Conductors and yard workers represented by the Transportation Division of International Association of Sheet Metal, Air, Rail and Transportation Workers (SMART-TD)—who constitute almost the full 30% of unionized rail employees bargaining over
SMART Transportation Division
The six Class I freight railroads participating in national bargaining will begin taking steps as early as Sept. 12 to manage and secure shipments of hazardous and security-sensitive materials “in light of the possibility of a rail labor strike,” the Association of American Railroads (AAR) said the evening of Sept. 9. The SMART-Transportation Division (TD) and Brotherhood of Locomotive Engineers and Trainmen spoke out on embargoes* on Sept. 11.
Two weeks after Presidential Emergency Board (PEB) No. 250 issued its recommendations on the stalled contract negotiations between 12 rail labor unions and the carriers, the International Brotherhood of Electrical Workers announced on Sept. 1 that it has reached a tentative agreement with the National Carriers’ Conference Committee (NCCC), which represents most U.S. Class I freight railroads in national collective bargaining.
The recommendations of Presidential Emergency Board (PEB) 250 regarding wages, benefits and work rules are “a vast improvement over the carriers’ previous proposals,” SMART Transportation Division President Jeremy R. Ferguson said in an Aug. 18 statement, but they “do not go far enough to provide our members with the quality of life that they have earned, and that both they and their families deserve.”
Editor’s Note: Capitol Hill Contributing Editor Frank N. Wilner, who in his roughly half-century in the railway industry worked for the New York Central, Association of American Railroads, Surface Transportation Board and
Brotherhood of Locomotive Engineers and Trainmen (BLET) President Dennis Pierce and SMART Transportation Division (SMART-TD) President Jeremy Ferguson on Aug. 1 released a joint statement to their members, providing an update on the hearings of Presidential Emergency Board (PEB) No. 250, which within weeks is slated to make non-binding recommendations in the now more than 2-1/2 year-old dispute between most major railroads (and many smaller ones) and their 12 labor unions, including BLET and SMART-TD.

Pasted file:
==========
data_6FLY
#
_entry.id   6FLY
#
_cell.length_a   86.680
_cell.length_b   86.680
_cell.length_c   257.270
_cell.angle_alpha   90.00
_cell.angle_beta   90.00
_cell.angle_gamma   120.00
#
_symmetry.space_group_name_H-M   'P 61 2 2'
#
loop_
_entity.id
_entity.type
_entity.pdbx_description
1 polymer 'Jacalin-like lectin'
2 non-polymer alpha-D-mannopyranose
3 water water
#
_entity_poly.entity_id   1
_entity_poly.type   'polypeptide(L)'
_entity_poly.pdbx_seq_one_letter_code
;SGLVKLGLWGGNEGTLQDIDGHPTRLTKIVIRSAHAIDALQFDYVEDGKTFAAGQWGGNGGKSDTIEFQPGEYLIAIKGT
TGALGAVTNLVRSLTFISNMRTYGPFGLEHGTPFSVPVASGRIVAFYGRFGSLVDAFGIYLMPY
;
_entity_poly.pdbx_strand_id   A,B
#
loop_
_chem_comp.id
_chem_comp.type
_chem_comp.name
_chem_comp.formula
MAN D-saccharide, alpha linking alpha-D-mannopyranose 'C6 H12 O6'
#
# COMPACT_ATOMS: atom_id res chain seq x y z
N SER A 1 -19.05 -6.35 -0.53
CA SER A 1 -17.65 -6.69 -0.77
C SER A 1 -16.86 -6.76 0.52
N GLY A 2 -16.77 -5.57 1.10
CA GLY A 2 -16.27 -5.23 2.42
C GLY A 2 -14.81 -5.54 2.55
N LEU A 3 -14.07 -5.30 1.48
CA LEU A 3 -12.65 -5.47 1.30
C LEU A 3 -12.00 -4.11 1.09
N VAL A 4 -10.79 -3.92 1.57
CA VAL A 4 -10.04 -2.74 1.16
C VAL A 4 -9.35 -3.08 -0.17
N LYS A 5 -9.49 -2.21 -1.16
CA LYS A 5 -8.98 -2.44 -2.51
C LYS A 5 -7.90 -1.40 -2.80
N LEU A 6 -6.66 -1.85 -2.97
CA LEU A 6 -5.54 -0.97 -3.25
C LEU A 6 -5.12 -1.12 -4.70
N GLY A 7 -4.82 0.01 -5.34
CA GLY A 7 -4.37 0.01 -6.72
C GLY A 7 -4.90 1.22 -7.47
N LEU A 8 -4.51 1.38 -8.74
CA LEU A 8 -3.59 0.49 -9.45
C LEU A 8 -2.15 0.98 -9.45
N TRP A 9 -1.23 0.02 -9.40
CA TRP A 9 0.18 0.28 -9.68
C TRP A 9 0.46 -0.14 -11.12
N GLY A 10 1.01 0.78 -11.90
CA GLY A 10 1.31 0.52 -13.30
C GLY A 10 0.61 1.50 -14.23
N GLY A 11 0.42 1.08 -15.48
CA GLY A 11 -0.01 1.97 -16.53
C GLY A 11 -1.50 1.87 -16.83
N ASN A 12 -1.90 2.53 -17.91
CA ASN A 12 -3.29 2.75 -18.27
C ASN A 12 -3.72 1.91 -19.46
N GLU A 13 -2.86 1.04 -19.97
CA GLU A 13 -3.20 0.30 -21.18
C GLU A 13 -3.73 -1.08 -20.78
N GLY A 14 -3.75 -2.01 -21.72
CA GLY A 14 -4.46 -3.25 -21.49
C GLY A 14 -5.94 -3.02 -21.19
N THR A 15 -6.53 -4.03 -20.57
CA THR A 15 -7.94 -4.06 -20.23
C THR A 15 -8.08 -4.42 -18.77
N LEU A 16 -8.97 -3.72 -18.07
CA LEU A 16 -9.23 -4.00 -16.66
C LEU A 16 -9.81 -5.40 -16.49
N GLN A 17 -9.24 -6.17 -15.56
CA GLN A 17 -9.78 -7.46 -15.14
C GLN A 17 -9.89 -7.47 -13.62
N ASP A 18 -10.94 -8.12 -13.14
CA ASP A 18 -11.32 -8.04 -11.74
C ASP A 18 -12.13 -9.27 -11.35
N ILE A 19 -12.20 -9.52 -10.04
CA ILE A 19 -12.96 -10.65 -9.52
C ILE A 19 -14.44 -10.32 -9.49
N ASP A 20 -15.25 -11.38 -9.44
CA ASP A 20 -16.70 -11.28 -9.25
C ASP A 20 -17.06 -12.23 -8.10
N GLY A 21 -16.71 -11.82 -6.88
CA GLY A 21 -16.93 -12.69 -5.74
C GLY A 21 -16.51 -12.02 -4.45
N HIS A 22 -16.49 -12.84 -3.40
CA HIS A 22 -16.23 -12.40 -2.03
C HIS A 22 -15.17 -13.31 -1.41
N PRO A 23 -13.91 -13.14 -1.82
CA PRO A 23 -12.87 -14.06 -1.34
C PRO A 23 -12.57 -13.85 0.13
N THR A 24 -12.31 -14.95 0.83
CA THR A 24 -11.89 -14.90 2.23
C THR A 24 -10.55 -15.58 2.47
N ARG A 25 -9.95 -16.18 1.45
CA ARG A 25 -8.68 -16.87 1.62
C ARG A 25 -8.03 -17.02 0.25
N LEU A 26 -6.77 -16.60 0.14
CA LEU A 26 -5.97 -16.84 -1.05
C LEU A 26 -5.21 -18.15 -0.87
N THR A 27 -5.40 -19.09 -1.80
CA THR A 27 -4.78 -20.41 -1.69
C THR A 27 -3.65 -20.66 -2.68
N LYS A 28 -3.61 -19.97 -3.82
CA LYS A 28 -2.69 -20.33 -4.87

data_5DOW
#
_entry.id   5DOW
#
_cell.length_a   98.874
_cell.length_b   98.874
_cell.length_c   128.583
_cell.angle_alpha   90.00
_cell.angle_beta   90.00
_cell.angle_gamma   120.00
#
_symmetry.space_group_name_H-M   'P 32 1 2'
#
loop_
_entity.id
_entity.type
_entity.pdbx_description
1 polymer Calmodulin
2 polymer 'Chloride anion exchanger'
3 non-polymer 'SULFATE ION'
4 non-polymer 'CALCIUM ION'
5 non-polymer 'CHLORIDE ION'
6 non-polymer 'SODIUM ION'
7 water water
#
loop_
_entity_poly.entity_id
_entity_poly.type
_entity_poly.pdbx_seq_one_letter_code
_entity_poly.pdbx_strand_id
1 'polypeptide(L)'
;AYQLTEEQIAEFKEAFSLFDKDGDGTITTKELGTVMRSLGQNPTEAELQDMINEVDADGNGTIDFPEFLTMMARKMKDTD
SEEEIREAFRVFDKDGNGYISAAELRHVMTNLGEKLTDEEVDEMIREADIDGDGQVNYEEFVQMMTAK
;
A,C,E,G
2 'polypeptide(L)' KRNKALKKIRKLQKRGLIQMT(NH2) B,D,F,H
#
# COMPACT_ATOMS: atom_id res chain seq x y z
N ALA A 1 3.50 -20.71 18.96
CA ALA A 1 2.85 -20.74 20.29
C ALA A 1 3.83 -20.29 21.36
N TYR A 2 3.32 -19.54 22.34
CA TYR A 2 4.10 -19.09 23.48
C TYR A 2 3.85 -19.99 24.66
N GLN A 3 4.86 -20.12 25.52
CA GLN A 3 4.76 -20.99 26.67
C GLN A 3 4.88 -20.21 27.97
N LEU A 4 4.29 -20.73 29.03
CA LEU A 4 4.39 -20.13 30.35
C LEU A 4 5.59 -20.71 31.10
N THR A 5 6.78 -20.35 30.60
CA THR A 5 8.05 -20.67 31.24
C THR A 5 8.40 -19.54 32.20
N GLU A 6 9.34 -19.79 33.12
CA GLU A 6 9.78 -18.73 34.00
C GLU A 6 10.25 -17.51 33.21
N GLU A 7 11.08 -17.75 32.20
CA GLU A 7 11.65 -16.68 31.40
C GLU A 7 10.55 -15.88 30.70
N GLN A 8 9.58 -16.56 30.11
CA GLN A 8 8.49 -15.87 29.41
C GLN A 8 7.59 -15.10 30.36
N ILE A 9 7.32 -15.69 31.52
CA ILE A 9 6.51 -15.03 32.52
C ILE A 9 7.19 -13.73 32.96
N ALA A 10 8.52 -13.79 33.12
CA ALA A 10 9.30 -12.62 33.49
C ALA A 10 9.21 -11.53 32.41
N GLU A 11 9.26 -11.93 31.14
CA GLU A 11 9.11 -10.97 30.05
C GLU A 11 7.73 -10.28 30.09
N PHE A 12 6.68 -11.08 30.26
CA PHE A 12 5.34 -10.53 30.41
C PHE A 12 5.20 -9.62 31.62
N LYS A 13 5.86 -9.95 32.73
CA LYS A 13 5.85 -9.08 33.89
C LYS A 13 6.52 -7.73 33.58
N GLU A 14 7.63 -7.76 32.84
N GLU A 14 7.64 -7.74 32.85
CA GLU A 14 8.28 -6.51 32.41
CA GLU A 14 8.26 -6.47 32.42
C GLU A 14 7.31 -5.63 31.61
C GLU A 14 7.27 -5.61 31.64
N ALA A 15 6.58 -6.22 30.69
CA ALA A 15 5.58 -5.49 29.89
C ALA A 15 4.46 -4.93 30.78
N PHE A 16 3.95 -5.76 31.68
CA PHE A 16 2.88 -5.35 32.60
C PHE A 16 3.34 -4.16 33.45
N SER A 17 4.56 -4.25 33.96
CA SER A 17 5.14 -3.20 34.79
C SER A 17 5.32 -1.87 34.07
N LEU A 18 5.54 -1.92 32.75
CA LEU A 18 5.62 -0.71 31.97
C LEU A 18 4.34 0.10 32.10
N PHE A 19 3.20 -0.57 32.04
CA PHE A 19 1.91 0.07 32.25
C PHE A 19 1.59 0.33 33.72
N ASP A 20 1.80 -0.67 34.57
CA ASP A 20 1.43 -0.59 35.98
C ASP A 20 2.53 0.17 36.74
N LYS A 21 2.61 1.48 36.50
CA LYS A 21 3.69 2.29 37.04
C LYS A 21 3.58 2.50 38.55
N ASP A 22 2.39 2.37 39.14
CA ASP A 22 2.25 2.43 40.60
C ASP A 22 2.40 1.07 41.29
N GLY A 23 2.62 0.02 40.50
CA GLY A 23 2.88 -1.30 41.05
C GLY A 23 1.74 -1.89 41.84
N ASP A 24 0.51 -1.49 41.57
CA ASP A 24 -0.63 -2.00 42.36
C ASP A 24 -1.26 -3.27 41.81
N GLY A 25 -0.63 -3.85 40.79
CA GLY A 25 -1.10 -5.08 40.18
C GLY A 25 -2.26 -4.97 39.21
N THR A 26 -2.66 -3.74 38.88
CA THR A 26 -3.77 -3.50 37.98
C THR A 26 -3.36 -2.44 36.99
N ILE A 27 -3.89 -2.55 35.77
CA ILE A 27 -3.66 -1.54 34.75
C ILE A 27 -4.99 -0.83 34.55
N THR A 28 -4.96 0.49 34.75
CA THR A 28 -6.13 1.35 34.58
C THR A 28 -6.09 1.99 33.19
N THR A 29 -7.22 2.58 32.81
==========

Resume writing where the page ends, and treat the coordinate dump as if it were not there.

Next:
The heated rhetoric surrounding the impasse that national rail labor contract negotiations appears to have reached—and the threat of a strike leading to an economy-crippling rail network shutdown—shows little signs of cooling down.
Employees on Canadian Pacific’s Dakota, Minnesota & Eastern (DM&E) South; Central Maine & Quebec (CMQ) U.S. and Central Maine & Quebec Canada subsidiaries have ratified collective bargaining agreements.
It is more than two years since the rail industry’s 12 labor unions and management (representing most Class I railroads and some smaller ones) commenced bargaining to amend contracts defining wages, benefits and work rules.
“Examining Freight Rail Safety” was the theme of a June 14 hearing of the House Committee on Transportation and Infrastructure, Subcommittee on Railroads, Pipelines, and Hazardous Materials. The aim: for members “to hear from government and stakeholder witnesses about the state of freight rail safety and issues pertinent to keeping rail operations, rail workers and communities safe.” Railway Age provides a roundup.